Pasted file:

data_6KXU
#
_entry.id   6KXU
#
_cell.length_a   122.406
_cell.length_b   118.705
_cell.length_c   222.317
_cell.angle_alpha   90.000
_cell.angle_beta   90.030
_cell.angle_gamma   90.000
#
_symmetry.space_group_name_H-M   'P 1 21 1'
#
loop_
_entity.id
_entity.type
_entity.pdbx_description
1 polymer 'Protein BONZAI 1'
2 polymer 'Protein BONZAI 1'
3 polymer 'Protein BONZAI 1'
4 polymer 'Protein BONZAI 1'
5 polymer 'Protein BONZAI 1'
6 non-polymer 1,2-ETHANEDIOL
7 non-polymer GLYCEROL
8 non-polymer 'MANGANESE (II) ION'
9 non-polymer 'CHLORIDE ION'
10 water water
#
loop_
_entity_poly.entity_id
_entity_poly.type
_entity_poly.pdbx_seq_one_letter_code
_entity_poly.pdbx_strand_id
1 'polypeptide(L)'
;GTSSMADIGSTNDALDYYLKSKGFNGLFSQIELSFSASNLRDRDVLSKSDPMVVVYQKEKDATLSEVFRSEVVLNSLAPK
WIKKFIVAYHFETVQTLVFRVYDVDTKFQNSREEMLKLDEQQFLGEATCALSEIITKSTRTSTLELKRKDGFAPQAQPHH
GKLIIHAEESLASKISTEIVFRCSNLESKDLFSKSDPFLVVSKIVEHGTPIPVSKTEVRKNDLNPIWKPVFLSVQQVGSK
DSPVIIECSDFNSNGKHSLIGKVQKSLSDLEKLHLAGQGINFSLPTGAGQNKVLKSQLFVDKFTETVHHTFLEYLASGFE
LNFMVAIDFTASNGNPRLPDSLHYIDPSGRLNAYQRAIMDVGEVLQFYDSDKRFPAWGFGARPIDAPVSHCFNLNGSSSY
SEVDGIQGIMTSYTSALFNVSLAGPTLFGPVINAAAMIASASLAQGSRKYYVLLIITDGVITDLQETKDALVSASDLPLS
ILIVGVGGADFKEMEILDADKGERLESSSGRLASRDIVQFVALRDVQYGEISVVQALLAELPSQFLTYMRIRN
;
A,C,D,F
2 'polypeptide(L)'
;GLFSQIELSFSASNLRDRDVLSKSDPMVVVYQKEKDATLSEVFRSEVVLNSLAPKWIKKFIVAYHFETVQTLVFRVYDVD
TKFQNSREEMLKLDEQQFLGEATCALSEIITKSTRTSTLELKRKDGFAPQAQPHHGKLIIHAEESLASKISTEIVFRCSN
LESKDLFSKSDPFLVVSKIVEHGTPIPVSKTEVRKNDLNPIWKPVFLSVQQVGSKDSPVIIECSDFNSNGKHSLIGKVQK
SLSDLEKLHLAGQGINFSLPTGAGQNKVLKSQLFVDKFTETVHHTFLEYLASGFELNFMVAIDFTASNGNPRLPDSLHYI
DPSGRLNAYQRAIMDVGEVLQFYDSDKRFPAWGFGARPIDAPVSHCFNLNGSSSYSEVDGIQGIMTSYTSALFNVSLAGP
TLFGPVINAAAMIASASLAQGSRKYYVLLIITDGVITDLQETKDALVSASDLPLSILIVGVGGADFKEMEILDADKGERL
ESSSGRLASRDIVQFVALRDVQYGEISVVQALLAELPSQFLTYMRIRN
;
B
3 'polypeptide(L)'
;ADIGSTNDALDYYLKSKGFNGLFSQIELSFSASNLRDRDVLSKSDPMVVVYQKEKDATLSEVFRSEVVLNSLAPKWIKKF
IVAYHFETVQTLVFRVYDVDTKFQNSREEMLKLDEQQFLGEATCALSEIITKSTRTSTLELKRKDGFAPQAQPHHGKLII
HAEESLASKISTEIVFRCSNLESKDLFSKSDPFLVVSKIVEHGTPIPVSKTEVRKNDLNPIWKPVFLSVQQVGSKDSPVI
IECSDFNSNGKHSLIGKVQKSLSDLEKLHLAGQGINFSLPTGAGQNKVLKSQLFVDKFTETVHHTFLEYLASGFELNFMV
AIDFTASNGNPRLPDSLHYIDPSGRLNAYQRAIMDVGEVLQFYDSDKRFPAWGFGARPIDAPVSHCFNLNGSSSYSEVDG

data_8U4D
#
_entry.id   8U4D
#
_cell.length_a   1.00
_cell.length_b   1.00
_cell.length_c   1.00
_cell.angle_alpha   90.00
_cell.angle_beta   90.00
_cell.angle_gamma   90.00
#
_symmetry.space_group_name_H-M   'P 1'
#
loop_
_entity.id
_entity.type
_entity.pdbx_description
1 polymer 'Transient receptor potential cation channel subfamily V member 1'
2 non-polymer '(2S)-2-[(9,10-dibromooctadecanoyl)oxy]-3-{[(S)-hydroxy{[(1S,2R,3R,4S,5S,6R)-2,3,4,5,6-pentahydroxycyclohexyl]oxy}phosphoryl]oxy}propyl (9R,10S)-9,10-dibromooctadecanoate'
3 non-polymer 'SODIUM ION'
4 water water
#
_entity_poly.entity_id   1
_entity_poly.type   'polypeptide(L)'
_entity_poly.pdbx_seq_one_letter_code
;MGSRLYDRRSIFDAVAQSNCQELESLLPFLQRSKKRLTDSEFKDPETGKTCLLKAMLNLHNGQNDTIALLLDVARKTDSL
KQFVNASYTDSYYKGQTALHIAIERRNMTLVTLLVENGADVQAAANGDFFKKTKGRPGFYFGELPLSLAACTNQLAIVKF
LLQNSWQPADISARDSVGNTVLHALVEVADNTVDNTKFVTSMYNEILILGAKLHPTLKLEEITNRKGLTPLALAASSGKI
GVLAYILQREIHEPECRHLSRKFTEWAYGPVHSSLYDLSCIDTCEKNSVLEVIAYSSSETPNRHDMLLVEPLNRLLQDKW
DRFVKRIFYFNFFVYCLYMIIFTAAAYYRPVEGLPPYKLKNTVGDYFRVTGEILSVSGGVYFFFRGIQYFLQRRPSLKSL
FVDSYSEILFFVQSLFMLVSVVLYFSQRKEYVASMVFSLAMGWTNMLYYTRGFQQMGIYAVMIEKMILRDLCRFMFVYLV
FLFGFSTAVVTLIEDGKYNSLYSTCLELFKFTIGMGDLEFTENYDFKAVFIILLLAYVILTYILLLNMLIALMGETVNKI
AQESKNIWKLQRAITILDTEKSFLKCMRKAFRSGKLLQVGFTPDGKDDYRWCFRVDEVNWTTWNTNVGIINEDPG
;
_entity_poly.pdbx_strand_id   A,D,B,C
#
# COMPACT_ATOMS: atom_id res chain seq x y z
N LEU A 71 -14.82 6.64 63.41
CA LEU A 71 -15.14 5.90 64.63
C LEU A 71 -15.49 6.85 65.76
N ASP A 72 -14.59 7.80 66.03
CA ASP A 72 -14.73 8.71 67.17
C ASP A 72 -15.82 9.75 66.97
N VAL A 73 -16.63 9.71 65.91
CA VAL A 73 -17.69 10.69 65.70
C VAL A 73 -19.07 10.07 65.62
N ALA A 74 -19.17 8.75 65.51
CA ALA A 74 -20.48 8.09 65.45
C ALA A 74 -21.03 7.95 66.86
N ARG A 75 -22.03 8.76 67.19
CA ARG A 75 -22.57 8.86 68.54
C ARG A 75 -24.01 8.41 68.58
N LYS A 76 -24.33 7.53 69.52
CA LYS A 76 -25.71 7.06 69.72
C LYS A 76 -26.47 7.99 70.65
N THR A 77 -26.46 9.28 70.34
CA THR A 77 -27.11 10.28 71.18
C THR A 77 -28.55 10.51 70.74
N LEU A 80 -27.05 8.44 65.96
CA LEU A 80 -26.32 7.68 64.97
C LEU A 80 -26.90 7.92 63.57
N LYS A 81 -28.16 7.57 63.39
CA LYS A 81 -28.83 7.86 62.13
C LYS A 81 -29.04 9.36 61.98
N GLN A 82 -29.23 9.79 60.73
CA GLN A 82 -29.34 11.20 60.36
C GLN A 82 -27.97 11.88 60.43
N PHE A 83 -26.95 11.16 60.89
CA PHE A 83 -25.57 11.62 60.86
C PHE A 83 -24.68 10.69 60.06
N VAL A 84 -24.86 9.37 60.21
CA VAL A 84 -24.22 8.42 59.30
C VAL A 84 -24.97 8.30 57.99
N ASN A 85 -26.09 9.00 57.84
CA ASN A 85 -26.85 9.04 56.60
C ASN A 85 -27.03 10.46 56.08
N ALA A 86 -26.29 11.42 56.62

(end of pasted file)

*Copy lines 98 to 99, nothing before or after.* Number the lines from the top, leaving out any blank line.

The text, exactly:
CA LEU A 71 -15.14 5.90 64.63
C LEU A 71 -15.49 6.85 65.76